WESTERVILLE, OHIO – OCTOBER 15: former Vice President Joe Biden and Sen. Elizabeth Warren (D-MA) greet each other during the Democratic Presidential Debate at Otterbein University on October 15, 2019 in Westerville, Ohio. A record 12 presidential hopefuls are participating in the debate hosted by CNN and The New York Times. (Photo by Win McNamee/Getty Images)

Washington — Democratic Senator Elizabeth Warren endorsed Joe Biden for president on Wednesday, becoming the final major 2020 Democratic presidential candidates to throw their support behind the former vice president and marking Biden’s third key endorsement this week.

“In this moment of crisis, it’s more important than ever that the next president restores Americans’ faith in good, effective government,” Warren said in a video announcing her endorsement. “Joe Biden has spent nearly his entirely life in public service. He knows that a government run with integrity, competence and heart will save lives and save livelihoods.”

In this moment of crisis, it’s more important than ever that the next president restores Americans’ faith in good, effective government—and I’ve seen Joe Biden help our nation rebuild. Today, I’m proud to endorse @JoeBiden as President of the United States. pic.twitter.com/VrfBtJvFee

The Democratic Party has coalesced around Biden in the wake of Super Tuesday in early March, when the field of candidates for the Democratic presidential nomination began to winnow. Vermont Senator Bernie Sanders, the final candidate standing, ended his campaign last week and threw his support behind Biden on Monday.

The former vice president also picked up the endorsement of former President Barack Obama, who said in a video published Tuesday that selecting Biden as his vice president was “one of the best decisions I ever made.”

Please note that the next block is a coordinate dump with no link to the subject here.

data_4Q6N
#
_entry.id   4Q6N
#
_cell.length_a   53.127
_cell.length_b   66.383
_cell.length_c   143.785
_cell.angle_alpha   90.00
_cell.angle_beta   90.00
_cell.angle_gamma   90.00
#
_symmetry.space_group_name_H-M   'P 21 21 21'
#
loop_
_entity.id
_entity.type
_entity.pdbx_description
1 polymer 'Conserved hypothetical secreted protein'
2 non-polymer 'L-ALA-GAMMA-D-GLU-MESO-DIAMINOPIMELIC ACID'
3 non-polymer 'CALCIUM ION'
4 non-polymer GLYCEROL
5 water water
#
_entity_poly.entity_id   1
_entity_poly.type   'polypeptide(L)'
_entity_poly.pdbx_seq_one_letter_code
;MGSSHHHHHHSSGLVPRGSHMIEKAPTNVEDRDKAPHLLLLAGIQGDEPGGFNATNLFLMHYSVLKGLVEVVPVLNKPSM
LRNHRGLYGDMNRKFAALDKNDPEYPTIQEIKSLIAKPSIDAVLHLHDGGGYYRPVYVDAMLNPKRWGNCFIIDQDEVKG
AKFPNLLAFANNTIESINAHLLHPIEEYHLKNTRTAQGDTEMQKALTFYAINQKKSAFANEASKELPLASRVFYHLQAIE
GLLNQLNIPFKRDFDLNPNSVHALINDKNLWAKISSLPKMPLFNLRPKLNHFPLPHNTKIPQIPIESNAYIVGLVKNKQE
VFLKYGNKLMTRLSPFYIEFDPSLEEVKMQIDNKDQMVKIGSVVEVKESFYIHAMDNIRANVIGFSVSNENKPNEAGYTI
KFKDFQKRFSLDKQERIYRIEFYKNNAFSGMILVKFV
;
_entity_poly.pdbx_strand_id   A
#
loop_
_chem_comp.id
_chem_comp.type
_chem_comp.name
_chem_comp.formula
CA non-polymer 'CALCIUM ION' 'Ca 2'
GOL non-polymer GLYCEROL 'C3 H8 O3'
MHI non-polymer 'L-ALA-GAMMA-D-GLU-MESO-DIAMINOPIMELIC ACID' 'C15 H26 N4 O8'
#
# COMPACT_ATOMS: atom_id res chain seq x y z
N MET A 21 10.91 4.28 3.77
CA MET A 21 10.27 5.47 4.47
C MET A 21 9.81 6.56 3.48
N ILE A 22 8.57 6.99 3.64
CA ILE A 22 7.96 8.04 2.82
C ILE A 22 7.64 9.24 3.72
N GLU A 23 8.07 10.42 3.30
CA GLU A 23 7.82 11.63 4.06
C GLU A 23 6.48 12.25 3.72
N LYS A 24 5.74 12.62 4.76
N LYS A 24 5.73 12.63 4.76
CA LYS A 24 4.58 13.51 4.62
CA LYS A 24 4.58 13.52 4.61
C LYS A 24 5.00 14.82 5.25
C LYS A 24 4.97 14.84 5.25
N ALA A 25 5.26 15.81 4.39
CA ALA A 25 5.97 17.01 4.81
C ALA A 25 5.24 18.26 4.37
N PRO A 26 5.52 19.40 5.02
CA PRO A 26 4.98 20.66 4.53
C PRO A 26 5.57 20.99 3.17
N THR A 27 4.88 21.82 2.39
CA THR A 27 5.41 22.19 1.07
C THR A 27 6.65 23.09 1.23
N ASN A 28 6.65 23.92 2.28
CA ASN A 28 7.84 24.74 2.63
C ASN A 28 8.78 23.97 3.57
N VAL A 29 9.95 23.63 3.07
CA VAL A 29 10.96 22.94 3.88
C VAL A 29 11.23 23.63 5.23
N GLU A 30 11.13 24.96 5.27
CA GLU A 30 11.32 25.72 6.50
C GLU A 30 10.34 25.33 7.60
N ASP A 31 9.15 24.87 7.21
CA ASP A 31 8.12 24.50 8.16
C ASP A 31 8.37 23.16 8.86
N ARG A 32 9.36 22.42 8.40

Warren handed Biden his third high-profile endorsement of the week, and in the nearly four-minute-long video announcing her support for the former vice president, she urged her supporters to help ensure Biden defeats President Trump in November.

“Among all the other candidates I competed with i the Democratic primary, there’s no one I’ve agreed with 100% of the time over the years,” Warren said. “But one thing I appreciate about Joe Biden is he will always tell you where he stands. When you disagree, he’ll listen, and not just listen, but really hear you and treat you with respect no matter where you’re coming from. And he’s shown throughout this campaign that when you come up with new facts or a good argument, he’s not too afraid or too proud to be persuaded.”

Along with Sanders, Warren garnered the backing of the progressive wing of the Democratic Party and amassed the support of a fervent base. She differentiated herself from the vast field of Democratic presidential hopefuls with an array of thorough policy plans and embraced Medicare for All.

Warren exited the presidential race two days after Super Tuesday after failing to place first in any primary contests and landing in third place in her home state of Massachusetts, behind Biden and Sanders.

While her fellow Democratic presidential candidates came out in support of Biden after ending their campaigns, Warren withheld an endorsement. After dropping out of the race, Warren said she needed “space” to make a decision.

“Let’s take a deep breath and spend a little time on that,” she said last month.

Zak Hudak contributed reporting.

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